The two categories that would also cause him the most distress are immigration and dealing with the rising cost of living. Again, they’re cornerstones of the Sunak premiership, areas he would hope to be able to point to as reasons for giving him a second chance in Number 10.

Not so, says our poll. The boats keep coming across the Channel and Mr Sunak is not stopping the tide. Worse, he gives the impression of being all at sea himself where immigrants are concerned.

The plan to send illegal migrants to Rwanda has not got off the ground; meanwhile his much-vaunted floating hostel looks increasingly like a white elephant.

More than two-thirds polled say the government is not doing the right thing in relation to immigration and asylum (that climbs to 81 per cent if the don’t knows are factored in).

On the cost of living he is faring just as poorly, with 68 per cent (and 11 per cent don’t knows) saying his government is handling the crisis wrongly.

So, overall, the picture is bleak. Mr Sunak, though, should not lose heart entirely. He does have strengths and they come to the fore.

He is viewed as doing well in securing foreign direct investment into the UK (67 per cent do not think he is doing a bad job here).

That may sound minor, but it’s not – it’s about the creation of jobs and securing a vibrant, healthy economy. It’s something he should promote, in which he scores strongly.

Foreign business chiefs like him. He speaks their language. They see Mr Sunak as someone who is serious, who understands their needs and who they can be partners with. That could not be said of Mr Johnson or Ms Truss.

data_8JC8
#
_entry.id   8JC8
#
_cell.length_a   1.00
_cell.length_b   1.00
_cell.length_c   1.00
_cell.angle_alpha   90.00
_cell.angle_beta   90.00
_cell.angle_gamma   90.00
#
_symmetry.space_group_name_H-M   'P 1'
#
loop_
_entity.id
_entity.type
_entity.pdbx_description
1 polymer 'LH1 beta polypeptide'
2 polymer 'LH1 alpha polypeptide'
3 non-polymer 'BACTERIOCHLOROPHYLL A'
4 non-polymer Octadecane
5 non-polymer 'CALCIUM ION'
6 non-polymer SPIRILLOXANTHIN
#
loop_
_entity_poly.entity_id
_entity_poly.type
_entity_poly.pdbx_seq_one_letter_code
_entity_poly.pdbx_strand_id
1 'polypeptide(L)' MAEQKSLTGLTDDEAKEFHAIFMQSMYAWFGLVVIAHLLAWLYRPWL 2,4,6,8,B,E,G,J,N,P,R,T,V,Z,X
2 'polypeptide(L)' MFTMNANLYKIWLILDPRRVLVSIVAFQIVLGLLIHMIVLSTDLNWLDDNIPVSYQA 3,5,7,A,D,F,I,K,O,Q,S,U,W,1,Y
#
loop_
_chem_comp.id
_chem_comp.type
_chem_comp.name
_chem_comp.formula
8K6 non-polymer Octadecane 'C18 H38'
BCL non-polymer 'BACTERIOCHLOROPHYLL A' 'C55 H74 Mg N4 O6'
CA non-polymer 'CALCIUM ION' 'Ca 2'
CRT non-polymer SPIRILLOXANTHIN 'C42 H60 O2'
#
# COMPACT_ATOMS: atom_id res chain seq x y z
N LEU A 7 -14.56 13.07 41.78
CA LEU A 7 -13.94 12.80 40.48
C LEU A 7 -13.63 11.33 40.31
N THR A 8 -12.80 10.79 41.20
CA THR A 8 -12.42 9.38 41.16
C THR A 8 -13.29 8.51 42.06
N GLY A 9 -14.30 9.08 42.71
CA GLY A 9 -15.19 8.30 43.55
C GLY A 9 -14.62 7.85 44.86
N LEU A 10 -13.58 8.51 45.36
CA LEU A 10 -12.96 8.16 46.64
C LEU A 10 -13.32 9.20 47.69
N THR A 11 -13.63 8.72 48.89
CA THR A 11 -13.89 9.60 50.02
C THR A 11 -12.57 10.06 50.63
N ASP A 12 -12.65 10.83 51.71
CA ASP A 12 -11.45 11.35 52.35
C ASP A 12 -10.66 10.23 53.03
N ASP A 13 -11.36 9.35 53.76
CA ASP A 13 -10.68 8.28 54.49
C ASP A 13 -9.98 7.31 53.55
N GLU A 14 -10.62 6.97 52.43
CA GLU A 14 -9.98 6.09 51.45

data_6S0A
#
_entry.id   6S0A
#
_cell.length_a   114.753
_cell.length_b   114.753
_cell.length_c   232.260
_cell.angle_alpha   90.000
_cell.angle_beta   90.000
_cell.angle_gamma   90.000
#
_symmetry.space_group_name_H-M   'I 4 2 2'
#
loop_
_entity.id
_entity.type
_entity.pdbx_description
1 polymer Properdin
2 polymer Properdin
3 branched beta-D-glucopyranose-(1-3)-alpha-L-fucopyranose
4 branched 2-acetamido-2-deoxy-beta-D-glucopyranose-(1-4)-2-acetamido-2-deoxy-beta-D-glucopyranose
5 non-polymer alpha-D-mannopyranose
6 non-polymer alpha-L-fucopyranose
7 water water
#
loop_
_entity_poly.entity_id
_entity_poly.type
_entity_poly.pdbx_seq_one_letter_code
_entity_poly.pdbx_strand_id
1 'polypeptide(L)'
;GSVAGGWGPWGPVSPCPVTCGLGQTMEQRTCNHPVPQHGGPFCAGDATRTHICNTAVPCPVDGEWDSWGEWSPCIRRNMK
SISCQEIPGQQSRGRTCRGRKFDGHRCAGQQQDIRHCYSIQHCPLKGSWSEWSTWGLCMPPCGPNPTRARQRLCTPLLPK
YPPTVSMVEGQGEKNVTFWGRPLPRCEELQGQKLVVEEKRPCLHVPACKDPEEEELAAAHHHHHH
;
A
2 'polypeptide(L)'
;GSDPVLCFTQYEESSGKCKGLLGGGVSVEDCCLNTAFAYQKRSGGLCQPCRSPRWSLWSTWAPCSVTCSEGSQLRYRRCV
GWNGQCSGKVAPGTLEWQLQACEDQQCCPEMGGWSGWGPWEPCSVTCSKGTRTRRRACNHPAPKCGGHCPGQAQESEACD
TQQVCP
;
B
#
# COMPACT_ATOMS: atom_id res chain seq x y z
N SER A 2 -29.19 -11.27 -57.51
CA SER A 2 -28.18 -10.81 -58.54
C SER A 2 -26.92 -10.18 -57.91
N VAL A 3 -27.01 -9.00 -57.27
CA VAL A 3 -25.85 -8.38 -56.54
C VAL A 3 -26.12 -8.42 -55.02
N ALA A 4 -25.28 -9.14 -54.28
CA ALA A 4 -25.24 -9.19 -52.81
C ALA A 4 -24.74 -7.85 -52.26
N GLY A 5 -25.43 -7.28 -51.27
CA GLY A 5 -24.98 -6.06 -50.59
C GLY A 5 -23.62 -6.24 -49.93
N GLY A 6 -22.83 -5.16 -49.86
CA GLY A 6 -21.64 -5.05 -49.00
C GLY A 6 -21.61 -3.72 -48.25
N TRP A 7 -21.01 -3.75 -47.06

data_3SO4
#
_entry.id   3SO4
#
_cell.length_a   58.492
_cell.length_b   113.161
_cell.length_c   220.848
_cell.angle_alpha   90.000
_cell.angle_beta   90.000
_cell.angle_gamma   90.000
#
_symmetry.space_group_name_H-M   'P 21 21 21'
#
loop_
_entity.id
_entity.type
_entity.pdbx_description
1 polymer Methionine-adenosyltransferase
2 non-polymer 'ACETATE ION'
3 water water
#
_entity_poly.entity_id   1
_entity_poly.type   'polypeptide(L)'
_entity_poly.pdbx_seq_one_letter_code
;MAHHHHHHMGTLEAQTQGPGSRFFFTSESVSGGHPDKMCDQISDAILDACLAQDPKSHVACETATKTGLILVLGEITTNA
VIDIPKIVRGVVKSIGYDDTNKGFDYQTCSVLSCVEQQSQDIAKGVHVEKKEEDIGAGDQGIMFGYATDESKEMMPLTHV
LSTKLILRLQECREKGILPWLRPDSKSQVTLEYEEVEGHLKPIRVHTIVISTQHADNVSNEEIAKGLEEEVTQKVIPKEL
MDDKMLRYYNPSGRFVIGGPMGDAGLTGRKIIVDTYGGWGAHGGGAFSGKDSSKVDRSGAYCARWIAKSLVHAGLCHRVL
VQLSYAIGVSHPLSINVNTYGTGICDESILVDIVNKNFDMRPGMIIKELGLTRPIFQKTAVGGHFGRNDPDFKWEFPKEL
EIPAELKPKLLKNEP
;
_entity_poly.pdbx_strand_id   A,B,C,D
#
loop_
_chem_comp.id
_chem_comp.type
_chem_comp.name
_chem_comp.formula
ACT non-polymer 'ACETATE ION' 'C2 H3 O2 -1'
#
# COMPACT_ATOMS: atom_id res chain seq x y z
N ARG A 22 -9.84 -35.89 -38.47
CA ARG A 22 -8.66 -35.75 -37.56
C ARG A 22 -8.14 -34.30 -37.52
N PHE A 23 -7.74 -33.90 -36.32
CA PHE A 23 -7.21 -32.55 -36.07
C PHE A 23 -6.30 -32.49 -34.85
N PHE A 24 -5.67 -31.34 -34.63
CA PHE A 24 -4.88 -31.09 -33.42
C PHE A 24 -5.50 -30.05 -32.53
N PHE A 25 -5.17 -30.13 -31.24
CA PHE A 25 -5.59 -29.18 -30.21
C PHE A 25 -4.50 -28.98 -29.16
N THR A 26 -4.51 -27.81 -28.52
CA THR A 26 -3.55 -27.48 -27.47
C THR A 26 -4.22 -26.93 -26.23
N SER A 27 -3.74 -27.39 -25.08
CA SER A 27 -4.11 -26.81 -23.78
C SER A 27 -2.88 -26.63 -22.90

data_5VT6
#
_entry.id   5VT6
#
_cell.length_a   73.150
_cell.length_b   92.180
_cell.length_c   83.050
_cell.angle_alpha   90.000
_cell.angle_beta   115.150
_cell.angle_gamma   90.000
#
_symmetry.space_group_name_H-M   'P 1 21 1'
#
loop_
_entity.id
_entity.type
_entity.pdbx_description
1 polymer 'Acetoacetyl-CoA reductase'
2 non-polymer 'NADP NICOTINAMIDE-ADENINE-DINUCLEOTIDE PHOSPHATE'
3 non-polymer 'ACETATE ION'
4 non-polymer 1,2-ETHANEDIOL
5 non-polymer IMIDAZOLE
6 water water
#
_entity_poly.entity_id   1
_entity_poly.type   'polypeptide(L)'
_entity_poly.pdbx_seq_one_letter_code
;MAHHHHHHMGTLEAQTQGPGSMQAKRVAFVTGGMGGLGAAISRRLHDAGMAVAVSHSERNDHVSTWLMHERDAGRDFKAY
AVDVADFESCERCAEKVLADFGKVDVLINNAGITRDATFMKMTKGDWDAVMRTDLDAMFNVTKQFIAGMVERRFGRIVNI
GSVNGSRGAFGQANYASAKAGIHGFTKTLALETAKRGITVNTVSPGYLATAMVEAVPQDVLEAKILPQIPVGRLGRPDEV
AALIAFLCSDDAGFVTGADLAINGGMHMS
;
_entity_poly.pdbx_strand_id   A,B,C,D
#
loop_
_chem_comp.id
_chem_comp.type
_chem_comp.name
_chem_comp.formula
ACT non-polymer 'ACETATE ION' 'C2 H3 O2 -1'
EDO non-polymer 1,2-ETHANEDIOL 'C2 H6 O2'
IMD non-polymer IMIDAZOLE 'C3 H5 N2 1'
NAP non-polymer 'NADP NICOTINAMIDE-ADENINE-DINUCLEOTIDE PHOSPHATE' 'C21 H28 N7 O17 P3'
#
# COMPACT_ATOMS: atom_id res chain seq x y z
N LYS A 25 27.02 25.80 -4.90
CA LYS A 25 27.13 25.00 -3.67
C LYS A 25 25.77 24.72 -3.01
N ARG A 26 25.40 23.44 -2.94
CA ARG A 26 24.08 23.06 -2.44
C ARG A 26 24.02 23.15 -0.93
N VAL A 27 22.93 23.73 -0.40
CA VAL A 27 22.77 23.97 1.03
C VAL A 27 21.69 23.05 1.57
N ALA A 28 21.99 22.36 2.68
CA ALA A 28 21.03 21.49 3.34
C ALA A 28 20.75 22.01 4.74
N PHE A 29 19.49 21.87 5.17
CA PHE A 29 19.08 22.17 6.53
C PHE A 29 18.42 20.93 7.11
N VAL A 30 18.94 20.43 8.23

On his management of the digital economy Mr Sunak can also take comfort. The country is looking to him for a steer on AI, not certain if it is good or bad.

Here again, he can play up his modern, tech-savvy approach – a clear area of contrast with the older, rather plodding, lawyerly Keir Starmer.

Where the NHS is concerned, he may feel emboldened since 87 per cent support reforms and 48 per cent of respondents to a separate question back a greater role for private providers in what was a state-dominated sphere.

By some distance, the health service usually comes top of every ranking as to what most people in the UK care most deeply about.

For that reason, politicians normally steer well away from it, keeping the creaking structure as it is. For that reason, too, it is definably no longer fit for purpose – unable to cope with a bigger population, people living longer and new, expensive treatments.

But the nation gets that, too. We may love the NHS, believing it’s firmly ours, a uniquely British asset, but we’re also fed up – we can see it’s failing.

For that reason, a resounding 87 per cent of respondents said they accepted that reform of the NHS is needed.

Mr Sunak is not given to gambling and to embark on calling for radical changes to the health service, such as the implementation of a shared public-private funding model, is a brave, dangerous step. It might just, though, set him apart and put him on the road to an unlikely triumph.

He’s got much thinking to do, and if he’s prepared to jettison his natural caution, it could be exciting and moulding. Our poll is telling him: go for it, Rishi, you’ve nothing to lose.

Published: September 29, 2023, 5:00 AM